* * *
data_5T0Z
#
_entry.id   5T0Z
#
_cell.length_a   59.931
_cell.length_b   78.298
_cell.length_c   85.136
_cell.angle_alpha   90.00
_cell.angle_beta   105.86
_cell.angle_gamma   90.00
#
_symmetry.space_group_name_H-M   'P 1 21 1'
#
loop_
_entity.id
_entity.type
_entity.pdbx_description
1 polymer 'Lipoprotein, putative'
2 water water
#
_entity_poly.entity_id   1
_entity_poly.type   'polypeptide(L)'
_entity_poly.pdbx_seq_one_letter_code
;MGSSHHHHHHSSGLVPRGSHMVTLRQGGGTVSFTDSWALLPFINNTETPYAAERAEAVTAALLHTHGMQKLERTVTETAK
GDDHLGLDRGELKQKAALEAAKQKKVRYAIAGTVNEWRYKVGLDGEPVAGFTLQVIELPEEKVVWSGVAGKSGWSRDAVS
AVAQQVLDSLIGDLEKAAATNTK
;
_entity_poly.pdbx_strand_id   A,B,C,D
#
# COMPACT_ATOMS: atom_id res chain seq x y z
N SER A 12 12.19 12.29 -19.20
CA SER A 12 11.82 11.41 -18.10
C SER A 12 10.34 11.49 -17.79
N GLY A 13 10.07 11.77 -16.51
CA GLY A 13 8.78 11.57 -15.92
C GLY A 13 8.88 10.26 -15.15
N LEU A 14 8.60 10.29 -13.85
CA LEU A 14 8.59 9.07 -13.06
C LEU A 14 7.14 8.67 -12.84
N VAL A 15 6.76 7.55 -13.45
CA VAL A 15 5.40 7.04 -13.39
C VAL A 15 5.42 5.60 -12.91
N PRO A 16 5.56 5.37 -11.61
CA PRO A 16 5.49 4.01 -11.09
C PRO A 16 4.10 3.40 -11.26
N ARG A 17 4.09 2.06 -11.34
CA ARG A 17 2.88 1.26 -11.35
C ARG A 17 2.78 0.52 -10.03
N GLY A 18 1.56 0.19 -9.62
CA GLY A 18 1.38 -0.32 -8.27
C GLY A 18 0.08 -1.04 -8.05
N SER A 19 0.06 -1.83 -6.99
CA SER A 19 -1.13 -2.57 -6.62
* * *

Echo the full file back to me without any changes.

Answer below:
data_5T0Z
#
_entry.id   5T0Z
#
_cell.length_a   59.931
_cell.length_b   78.298
_cell.length_c   85.136
_cell.angle_alpha   90.00
_cell.angle_beta   105.86
_cell.angle_gamma   90.00
#
_symmetry.space_group_name_H-M   'P 1 21 1'
#
loop_
_entity.id
_entity.type
_entity.pdbx_description
1 polymer 'Lipoprotein, putative'
2 water water
#
_entity_poly.entity_id   1
_entity_poly.type   'polypeptide(L)'
_entity_poly.pdbx_seq_one_letter_code
;MGSSHHHHHHSSGLVPRGSHMVTLRQGGGTVSFTDSWALLPFINNTETPYAAERAEAVTAALLHTHGMQKLERTVTETAK
GDDHLGLDRGELKQKAALEAAKQKKVRYAIAGTVNEWRYKVGLDGEPVAGFTLQVIELPEEKVVWSGVAGKSGWSRDAVS
AVAQQVLDSLIGDLEKAAATNTK
;
_entity_poly.pdbx_strand_id   A,B,C,D
#
# COMPACT_ATOMS: atom_id res chain seq x y z
N SER A 12 12.19 12.29 -19.20
CA SER A 12 11.82 11.41 -18.10
C SER A 12 10.34 11.49 -17.79
N GLY A 13 10.07 11.77 -16.51
CA GLY A 13 8.78 11.57 -15.92
C GLY A 13 8.88 10.26 -15.15
N LEU A 14 8.60 10.29 -13.85
CA LEU A 14 8.59 9.07 -13.06
C LEU A 14 7.14 8.67 -12.84
N VAL A 15 6.76 7.55 -13.45
CA VAL A 15 5.40 7.04 -13.39
C VAL A 15 5.42 5.60 -12.91
N PRO A 16 5.56 5.37 -11.61
CA PRO A 16 5.49 4.01 -11.09
C PRO A 16 4.10 3.40 -11.26
N ARG A 17 4.09 2.06 -11.34
CA ARG A 17 2.88 1.26 -11.35
C ARG A 17 2.78 0.52 -10.03
N GLY A 18 1.56 0.19 -9.62
CA GLY A 18 1.38 -0.32 -8.27
C GLY A 18 0.08 -1.04 -8.05
N SER A 19 0.06 -1.83 -6.99
CA SER A 19 -1.13 -2.57 -6.62